Finding (or, rather, “Protecting”) Joy in the Little Years
April 5, 2017
This week, I get to spend time with moms of preschoolers speaking on the topic “Finding Joy in the Little Years”.
As I was preparing for the lesson, I remembered the time a while back when I had to break up with a Facebook group.
It was a group full of moms swapping parenting stories, pictures, and experiences.
When the group first started, it started out awesome – great stories of epic mom fails. Of kids being hilariously kid-like.
Over time, however, it morphed into a place to air grievances. A place to wallow on the unfairness of it all.
“Being a _______ (stay-at-home/working) mom is SO much harder than being a _______ (stay-at-home/working) mom.”
“My husband didn’t do the dishes when he came home from work. Doesn’t he know how much I have to do all day and he can’t do one load of dishes?!?”
“I deserve a vacation/back rub/spa day for completing one day – unassisted, I might add – with my children.”
I made my breakup official when the complaint posts started outweighing the encouraging ones. When the memes morphed from solidarity in motherhood to the “my kids are driving me to develop a drinking problem” variety.
Memes like this:
I love a good joke – especially a good meme. I even love an Old Vine Zinfandel.
What I don’t love are
a) jokes that even hint that my kids – my source of greatest pride – have ruined my life
b) the seeds of entitlement that get planted in my brain with those lines of thought.
She’s right. My job as a mom is infinitely harder than anyone else’s because _____ (x, y, z).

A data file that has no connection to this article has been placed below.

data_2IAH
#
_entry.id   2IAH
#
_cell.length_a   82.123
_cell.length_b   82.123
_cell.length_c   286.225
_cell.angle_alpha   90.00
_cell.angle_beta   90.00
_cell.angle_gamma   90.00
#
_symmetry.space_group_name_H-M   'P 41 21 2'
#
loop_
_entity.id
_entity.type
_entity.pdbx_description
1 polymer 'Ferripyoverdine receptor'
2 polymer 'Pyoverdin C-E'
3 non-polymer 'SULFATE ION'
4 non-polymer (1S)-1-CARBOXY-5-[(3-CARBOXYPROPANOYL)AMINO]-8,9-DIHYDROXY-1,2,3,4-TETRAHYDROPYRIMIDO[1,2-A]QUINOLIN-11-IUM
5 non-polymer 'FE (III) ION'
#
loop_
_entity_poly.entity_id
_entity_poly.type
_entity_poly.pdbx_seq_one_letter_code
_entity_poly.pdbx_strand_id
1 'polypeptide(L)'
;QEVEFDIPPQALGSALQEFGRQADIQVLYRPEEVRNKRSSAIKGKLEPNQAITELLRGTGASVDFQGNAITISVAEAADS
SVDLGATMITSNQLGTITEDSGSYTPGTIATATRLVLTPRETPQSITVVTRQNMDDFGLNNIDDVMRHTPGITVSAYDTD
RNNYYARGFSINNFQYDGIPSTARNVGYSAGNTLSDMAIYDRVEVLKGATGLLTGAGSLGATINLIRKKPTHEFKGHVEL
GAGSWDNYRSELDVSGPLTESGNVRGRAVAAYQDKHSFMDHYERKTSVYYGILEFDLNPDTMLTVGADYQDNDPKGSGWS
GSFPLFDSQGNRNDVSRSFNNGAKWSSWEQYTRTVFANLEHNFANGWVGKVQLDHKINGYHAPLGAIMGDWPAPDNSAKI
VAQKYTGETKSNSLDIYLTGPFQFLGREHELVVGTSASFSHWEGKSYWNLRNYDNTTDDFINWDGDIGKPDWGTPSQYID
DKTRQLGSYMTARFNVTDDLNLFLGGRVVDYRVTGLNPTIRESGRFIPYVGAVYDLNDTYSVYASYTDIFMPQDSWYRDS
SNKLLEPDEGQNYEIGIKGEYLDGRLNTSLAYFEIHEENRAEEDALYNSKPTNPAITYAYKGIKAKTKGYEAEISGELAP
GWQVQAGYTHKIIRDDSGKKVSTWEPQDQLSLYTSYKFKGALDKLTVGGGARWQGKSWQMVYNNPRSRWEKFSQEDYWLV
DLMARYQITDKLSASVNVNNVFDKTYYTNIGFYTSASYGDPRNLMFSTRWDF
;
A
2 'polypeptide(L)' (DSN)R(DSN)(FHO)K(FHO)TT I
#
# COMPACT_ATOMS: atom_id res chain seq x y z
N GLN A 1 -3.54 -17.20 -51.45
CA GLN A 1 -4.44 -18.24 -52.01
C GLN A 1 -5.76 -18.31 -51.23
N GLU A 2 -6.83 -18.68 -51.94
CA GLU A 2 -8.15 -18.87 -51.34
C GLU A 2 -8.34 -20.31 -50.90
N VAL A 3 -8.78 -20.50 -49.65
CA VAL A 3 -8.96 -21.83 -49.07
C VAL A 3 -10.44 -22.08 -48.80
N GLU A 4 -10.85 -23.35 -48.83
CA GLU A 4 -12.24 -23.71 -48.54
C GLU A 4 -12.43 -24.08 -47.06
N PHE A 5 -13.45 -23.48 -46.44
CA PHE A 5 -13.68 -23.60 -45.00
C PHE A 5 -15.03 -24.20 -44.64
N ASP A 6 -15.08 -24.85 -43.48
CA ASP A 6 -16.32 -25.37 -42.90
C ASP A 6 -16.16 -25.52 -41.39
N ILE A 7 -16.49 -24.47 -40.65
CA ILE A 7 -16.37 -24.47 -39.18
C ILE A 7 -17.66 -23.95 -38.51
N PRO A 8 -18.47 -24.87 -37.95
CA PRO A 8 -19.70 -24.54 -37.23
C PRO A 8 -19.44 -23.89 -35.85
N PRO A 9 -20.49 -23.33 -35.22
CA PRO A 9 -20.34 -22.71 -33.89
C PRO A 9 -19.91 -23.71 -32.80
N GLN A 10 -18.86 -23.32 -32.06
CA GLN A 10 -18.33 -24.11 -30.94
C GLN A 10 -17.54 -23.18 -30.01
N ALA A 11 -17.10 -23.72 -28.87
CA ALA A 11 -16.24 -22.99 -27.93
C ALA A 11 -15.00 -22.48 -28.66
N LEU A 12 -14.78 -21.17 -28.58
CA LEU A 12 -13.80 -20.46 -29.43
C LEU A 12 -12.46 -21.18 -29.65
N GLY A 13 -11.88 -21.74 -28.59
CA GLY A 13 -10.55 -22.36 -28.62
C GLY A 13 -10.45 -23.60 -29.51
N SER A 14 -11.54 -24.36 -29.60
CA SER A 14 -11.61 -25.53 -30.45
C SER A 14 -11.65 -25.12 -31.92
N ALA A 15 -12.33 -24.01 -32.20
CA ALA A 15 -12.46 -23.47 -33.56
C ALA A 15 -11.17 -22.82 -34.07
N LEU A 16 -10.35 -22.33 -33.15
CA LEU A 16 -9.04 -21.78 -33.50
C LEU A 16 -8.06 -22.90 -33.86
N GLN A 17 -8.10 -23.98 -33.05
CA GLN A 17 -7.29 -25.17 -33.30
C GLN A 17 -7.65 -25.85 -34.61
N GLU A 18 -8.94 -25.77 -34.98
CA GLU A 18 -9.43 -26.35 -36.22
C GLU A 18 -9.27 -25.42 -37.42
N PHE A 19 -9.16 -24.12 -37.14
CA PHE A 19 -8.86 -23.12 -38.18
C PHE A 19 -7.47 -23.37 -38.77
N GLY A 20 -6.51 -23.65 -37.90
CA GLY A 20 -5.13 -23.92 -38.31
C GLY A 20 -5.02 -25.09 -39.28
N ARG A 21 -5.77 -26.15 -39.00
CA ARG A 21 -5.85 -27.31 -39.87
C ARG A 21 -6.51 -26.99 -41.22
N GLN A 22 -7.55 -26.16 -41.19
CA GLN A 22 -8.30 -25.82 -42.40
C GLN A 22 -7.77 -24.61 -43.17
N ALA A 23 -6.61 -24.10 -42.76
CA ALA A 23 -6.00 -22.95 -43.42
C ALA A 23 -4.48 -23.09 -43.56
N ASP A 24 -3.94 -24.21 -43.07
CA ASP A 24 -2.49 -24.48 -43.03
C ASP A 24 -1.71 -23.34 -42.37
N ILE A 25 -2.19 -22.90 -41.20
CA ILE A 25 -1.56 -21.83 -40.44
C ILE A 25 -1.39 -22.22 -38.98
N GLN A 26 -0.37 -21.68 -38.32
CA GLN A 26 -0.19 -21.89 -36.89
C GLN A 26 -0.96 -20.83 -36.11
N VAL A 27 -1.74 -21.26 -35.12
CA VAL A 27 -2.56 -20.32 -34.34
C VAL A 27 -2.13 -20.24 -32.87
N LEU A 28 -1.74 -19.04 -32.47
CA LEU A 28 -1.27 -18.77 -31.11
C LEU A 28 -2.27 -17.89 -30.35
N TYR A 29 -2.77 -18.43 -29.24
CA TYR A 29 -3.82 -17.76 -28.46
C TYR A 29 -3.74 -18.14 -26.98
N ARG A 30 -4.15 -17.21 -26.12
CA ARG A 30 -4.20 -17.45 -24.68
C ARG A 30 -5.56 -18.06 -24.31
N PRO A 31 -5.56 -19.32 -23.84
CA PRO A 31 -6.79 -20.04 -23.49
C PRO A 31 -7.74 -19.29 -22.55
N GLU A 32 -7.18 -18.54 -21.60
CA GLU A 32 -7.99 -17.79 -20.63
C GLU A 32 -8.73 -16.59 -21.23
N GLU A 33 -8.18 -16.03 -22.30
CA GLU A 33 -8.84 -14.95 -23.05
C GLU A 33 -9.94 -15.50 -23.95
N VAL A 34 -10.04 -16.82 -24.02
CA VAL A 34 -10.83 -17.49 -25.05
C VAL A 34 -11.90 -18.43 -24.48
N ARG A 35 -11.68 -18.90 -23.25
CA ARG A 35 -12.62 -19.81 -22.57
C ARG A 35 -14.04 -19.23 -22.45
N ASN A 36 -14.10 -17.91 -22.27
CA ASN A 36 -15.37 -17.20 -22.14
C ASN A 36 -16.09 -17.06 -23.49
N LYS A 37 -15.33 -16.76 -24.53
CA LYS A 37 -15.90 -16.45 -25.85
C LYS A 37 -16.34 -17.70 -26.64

Preach, girl. My husband doesn’t help around the house as much as he should, either. I can’t believe he doesn’t appreciate me as much as I deserve.
When is someone going to notice and applaud just how much of my life I sacrifice to raise 3 miniature people every day?
Woe. is. me.
This is dangerous.
When we start viewing life through the filter of underappreciation, we buy into the lie that parenting isn’t possible without unhealthy coping skills; that we deserve things like middle-of-the-day Netflix binge watching because we just “can’t even” anymore. We need to pop the cork on the wine bottle at 3pm because it helps take the edge off. We obsess over the hardships of our lives as moms vs. our husbands’ lives as business professionals – professionals who attend “client meetings” that look a whole lot like “eating delicious food in an air-conditioned suite at a professional sporting event”…
Through these thoughts, seeds are being planted.
For you and for me.
I’ll even let you pick your seed type: bitterness? Entitlement? Victimhood? Selfishness? Pride?
Whatever the variety, it’s being planted. Our exhausted, overextended mom brains are fertile soil for things to take root.
And if we aren’t careful, these seeds grow into something nasty.
There’s a big difference in bonding over a shared experience and bonding over a shared complaint.
Social media thrives in the latter.